- News: reading The Economist and/or FT and/or local press every day.
- hobbies: try to have one "enhancing" hobby I feel passionate enough and that is not a pure waste of time.
- Productivity: cut worthless activities (TV, video games), cut idle time, minimize transportation time, get rid of useless objects in my house, digitalize life as much as possible, adopt productivity apps (note taking, to do lists, PMO...)
- Surprise: always good to splash some surprise in your life. Every once in awhile I try to plan sth I don't typically do. Might be going out with someone I don't go out with usually, attend a concert of a band I am not so much into, visit a museum, etc.
- Shopping: keep it minimal. Buy what I really need or what breaks down (don't even try to get repaired), shop as much as possible during discount seasons to diminish the "consumption assessment time": the more it's discounted the less I take the risk of buying sth overpriced/do a bad deal and the more I can go for quality rather than price, hence I spend less time shopping.
- Money: have a budget planning that covers time until pension, covering expenses and asset allocation. Keep it simple, minimize fees, get advisors in the game only when they add value
- Reassess: every once in a while sit down and have a conversation with myself and wonder what I can improve or do different. I read/listen to some psychology/philosophy stuff quite often so this helps as well.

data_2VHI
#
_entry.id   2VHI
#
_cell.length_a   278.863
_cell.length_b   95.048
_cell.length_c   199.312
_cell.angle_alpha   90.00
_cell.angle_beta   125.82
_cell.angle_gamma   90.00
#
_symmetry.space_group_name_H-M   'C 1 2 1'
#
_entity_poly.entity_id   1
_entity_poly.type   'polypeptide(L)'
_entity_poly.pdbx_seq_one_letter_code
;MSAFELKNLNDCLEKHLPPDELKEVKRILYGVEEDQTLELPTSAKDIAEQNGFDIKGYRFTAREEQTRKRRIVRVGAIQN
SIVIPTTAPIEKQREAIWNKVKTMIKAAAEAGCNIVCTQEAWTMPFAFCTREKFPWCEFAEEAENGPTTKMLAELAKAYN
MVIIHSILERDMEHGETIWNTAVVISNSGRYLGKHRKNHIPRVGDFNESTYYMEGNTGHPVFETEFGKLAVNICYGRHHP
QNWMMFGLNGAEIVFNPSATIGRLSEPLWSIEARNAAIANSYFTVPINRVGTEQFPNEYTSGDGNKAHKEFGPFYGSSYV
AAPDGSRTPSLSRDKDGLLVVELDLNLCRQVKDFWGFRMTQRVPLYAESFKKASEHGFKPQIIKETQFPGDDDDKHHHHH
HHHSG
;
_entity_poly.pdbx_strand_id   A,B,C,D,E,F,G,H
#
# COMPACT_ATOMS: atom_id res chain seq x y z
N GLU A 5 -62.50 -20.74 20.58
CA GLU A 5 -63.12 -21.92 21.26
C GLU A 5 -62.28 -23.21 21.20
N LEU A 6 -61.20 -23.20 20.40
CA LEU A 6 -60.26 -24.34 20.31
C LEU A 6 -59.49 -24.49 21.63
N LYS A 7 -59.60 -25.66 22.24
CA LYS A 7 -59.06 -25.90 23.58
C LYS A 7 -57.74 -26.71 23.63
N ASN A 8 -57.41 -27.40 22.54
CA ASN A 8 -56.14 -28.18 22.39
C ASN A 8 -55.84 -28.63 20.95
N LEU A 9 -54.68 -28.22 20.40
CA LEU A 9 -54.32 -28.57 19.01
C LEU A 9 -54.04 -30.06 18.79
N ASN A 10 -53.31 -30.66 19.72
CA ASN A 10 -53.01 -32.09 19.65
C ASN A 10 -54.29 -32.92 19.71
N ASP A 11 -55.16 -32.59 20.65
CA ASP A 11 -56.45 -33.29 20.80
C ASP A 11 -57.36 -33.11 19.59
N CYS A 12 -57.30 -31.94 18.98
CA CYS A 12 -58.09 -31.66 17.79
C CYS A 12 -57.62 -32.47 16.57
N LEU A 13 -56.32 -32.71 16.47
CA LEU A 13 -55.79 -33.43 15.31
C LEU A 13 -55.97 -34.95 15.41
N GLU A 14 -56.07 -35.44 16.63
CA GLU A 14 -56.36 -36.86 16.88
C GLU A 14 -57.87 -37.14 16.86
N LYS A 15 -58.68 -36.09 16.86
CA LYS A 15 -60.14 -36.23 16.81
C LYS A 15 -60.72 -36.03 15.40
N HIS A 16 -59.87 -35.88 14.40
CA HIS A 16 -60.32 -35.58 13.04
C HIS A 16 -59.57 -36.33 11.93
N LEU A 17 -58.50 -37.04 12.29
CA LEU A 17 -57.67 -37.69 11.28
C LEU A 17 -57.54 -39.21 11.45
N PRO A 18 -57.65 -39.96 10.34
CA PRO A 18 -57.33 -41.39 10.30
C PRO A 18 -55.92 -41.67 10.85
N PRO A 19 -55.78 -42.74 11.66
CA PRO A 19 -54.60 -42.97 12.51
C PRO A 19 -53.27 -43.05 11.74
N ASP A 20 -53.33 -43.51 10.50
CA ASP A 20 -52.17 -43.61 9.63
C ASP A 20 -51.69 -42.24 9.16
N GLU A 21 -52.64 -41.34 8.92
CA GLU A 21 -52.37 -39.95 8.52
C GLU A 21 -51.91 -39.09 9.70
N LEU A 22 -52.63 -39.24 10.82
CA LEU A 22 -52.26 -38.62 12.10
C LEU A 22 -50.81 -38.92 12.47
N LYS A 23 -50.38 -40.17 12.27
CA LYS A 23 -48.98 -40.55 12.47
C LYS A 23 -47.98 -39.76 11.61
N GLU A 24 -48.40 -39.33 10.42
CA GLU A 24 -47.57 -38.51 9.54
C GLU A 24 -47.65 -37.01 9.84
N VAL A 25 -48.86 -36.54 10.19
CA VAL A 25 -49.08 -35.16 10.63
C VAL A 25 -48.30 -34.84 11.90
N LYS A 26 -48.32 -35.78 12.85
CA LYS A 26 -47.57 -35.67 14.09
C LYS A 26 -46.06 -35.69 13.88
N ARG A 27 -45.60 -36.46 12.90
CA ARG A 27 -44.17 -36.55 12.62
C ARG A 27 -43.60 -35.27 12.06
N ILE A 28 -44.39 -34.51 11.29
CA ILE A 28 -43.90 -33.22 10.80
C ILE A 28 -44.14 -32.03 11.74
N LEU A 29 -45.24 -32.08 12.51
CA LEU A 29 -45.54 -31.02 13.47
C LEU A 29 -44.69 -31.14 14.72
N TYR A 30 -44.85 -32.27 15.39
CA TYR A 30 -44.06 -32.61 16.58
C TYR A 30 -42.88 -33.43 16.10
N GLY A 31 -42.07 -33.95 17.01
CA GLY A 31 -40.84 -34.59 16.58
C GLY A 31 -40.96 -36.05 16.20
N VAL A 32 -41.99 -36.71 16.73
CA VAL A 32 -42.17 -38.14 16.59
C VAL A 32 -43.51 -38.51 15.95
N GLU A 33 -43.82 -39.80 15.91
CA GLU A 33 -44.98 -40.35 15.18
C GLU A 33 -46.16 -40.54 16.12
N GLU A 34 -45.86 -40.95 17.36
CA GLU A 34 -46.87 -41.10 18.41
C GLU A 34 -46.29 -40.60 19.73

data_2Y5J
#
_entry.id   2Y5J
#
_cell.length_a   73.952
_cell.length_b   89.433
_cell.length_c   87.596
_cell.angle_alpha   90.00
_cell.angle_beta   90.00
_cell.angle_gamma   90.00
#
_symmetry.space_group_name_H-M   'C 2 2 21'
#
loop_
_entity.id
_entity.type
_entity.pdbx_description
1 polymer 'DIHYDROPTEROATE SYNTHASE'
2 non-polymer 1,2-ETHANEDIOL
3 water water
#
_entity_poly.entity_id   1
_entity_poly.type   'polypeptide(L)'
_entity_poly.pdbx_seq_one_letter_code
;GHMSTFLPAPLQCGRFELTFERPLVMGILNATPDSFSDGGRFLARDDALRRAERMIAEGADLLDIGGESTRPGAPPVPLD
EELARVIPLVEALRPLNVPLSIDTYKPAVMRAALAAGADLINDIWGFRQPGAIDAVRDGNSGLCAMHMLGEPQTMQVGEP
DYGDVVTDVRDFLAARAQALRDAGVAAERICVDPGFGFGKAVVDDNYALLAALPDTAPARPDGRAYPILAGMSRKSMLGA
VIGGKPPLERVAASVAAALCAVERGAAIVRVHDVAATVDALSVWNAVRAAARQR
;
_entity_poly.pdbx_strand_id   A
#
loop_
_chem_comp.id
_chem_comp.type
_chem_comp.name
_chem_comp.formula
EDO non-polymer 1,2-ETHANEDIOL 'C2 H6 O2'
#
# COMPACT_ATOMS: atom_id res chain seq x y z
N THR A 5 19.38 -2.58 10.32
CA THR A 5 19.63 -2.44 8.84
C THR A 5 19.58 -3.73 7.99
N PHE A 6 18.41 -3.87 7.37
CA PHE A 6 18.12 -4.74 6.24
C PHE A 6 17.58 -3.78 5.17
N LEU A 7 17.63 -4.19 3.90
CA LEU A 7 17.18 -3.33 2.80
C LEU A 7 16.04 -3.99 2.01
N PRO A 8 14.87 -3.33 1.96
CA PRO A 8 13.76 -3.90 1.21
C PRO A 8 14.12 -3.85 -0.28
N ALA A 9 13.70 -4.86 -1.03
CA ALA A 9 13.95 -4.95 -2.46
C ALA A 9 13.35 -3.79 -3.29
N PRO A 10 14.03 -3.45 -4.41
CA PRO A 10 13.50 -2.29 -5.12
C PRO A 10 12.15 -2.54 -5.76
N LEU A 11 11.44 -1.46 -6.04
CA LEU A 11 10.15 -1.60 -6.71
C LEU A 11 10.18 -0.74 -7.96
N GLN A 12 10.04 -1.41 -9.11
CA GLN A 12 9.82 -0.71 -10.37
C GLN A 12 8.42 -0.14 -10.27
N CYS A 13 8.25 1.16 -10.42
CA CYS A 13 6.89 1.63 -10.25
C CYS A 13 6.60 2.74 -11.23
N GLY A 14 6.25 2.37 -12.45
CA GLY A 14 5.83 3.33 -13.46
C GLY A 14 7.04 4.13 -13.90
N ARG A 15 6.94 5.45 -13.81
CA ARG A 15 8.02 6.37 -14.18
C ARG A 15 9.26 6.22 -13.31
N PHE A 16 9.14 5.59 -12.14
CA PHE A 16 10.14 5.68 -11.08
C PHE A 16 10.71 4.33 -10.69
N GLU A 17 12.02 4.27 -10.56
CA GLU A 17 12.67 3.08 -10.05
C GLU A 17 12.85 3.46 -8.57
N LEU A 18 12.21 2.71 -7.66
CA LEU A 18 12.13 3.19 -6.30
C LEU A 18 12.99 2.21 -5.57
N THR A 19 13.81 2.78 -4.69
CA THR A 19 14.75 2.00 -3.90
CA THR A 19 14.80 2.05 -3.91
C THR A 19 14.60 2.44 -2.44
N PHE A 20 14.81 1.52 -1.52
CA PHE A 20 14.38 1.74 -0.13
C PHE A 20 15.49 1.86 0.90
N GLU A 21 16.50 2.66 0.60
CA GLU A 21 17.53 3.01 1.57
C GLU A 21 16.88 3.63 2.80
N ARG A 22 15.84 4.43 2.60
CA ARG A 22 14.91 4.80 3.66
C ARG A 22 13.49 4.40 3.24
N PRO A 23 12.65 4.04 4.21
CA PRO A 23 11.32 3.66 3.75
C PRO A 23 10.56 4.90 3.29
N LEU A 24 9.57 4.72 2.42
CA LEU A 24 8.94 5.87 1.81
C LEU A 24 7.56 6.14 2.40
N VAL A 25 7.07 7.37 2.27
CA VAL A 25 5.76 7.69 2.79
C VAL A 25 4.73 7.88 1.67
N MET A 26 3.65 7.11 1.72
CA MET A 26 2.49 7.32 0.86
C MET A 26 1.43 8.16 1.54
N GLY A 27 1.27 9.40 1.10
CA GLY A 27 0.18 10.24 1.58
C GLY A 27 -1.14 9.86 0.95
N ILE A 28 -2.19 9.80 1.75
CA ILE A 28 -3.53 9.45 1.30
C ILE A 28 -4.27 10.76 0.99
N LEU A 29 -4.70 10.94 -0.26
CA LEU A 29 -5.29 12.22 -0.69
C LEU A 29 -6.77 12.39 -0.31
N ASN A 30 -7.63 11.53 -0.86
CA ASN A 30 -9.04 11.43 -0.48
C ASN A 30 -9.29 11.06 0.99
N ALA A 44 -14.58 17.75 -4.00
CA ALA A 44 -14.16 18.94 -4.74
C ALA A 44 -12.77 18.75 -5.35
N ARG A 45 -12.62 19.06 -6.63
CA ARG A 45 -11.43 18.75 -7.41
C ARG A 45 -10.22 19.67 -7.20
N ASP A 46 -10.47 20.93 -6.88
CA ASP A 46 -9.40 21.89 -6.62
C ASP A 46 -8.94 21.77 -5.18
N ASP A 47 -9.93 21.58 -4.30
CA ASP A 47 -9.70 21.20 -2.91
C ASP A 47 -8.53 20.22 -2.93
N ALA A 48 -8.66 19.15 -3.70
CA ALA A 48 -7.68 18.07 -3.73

Jun 26, 2019 - 11:55am

I was going to add: if i don't have time to do "all this" in a given period because of work, trim the list in the order of importance.
For me it would be for example (from least to most important): Surprise, hobbies, reading, news, skills, relationship (difficult one), food, sport and sleep. The rest does not really count as "time consuming activities"

Jun 20, 2019 - 8:53am

I couldn't find a prior thread I've written on the subject so I'll just give you a novela here. There's tons of tactics people will spout out: do pushups in the morning, read one book a month, travel, meditate, but these are all tactics. the overarching principle I think most people are trying to achieve but don't know how to articulate it is what I've heard called "becoming a total person." it was a concept that I learned from a colleague of a colleague ( and before you say "yeah but that's just another self help guru," I can vouche for it as it's helped my career, marriage, personal wellbeing, and a colleague who has since retired and aged but is in great health, great marriage, and has a multiple of what he needs financially, so the shit works (even if those are just anecdotes)